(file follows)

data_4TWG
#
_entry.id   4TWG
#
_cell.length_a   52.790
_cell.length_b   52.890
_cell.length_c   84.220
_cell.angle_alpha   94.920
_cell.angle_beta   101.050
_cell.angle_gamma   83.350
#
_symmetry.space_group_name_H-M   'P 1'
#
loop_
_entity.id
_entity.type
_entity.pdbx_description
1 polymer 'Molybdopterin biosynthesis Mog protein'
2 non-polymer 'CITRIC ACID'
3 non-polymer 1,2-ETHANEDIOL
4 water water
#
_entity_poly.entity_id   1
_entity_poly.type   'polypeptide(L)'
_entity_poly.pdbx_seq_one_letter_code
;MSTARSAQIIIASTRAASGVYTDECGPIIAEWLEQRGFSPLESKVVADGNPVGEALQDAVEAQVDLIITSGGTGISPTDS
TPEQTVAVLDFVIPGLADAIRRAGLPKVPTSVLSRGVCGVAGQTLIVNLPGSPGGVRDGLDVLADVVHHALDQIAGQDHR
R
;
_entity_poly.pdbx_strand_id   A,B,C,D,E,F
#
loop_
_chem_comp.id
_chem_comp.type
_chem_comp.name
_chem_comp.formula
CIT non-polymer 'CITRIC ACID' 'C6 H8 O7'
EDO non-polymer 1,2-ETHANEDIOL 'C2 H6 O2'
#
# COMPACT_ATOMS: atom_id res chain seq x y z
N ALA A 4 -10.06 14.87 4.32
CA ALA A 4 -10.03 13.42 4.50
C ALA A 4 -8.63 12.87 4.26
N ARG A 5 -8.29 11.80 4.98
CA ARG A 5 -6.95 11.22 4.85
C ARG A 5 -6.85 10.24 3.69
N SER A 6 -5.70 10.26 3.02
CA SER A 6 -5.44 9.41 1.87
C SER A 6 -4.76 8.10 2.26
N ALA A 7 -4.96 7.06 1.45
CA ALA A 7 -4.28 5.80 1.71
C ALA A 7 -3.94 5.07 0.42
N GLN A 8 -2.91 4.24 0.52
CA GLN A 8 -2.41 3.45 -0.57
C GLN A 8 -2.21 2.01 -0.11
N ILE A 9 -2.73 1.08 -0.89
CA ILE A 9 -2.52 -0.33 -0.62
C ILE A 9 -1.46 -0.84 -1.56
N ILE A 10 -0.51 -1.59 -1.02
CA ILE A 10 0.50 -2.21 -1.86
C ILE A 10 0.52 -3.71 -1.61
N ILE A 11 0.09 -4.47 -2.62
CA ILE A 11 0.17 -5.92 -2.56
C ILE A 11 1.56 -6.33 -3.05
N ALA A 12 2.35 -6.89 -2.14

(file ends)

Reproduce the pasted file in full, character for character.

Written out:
data_4TWG
#
_entry.id   4TWG
#
_cell.length_a   52.790
_cell.length_b   52.890
_cell.length_c   84.220
_cell.angle_alpha   94.920
_cell.angle_beta   101.050
_cell.angle_gamma   83.350
#
_symmetry.space_group_name_H-M   'P 1'
#
loop_
_entity.id
_entity.type
_entity.pdbx_description
1 polymer 'Molybdopterin biosynthesis Mog protein'
2 non-polymer 'CITRIC ACID'
3 non-polymer 1,2-ETHANEDIOL
4 water water
#
_entity_poly.entity_id   1
_entity_poly.type   'polypeptide(L)'
_entity_poly.pdbx_seq_one_letter_code
;MSTARSAQIIIASTRAASGVYTDECGPIIAEWLEQRGFSPLESKVVADGNPVGEALQDAVEAQVDLIITSGGTGISPTDS
TPEQTVAVLDFVIPGLADAIRRAGLPKVPTSVLSRGVCGVAGQTLIVNLPGSPGGVRDGLDVLADVVHHALDQIAGQDHR
R
;
_entity_poly.pdbx_strand_id   A,B,C,D,E,F
#
loop_
_chem_comp.id
_chem_comp.type
_chem_comp.name
_chem_comp.formula
CIT non-polymer 'CITRIC ACID' 'C6 H8 O7'
EDO non-polymer 1,2-ETHANEDIOL 'C2 H6 O2'
#
# COMPACT_ATOMS: atom_id res chain seq x y z
N ALA A 4 -10.06 14.87 4.32
CA ALA A 4 -10.03 13.42 4.50
C ALA A 4 -8.63 12.87 4.26
N ARG A 5 -8.29 11.80 4.98
CA ARG A 5 -6.95 11.22 4.85
C ARG A 5 -6.85 10.24 3.69
N SER A 6 -5.70 10.26 3.02
CA SER A 6 -5.44 9.41 1.87
C SER A 6 -4.76 8.10 2.26
N ALA A 7 -4.96 7.06 1.45
CA ALA A 7 -4.28 5.80 1.71
C ALA A 7 -3.94 5.07 0.42
N GLN A 8 -2.91 4.24 0.52
CA GLN A 8 -2.41 3.45 -0.57
C GLN A 8 -2.21 2.01 -0.11
N ILE A 9 -2.73 1.08 -0.89
CA ILE A 9 -2.52 -0.33 -0.62
C ILE A 9 -1.46 -0.84 -1.56
N ILE A 10 -0.51 -1.59 -1.02
CA ILE A 10 0.50 -2.21 -1.86
C ILE A 10 0.52 -3.71 -1.61
N ILE A 11 0.09 -4.47 -2.62
CA ILE A 11 0.17 -5.92 -2.56
C ILE A 11 1.56 -6.33 -3.05
N ALA A 12 2.35 -6.89 -2.14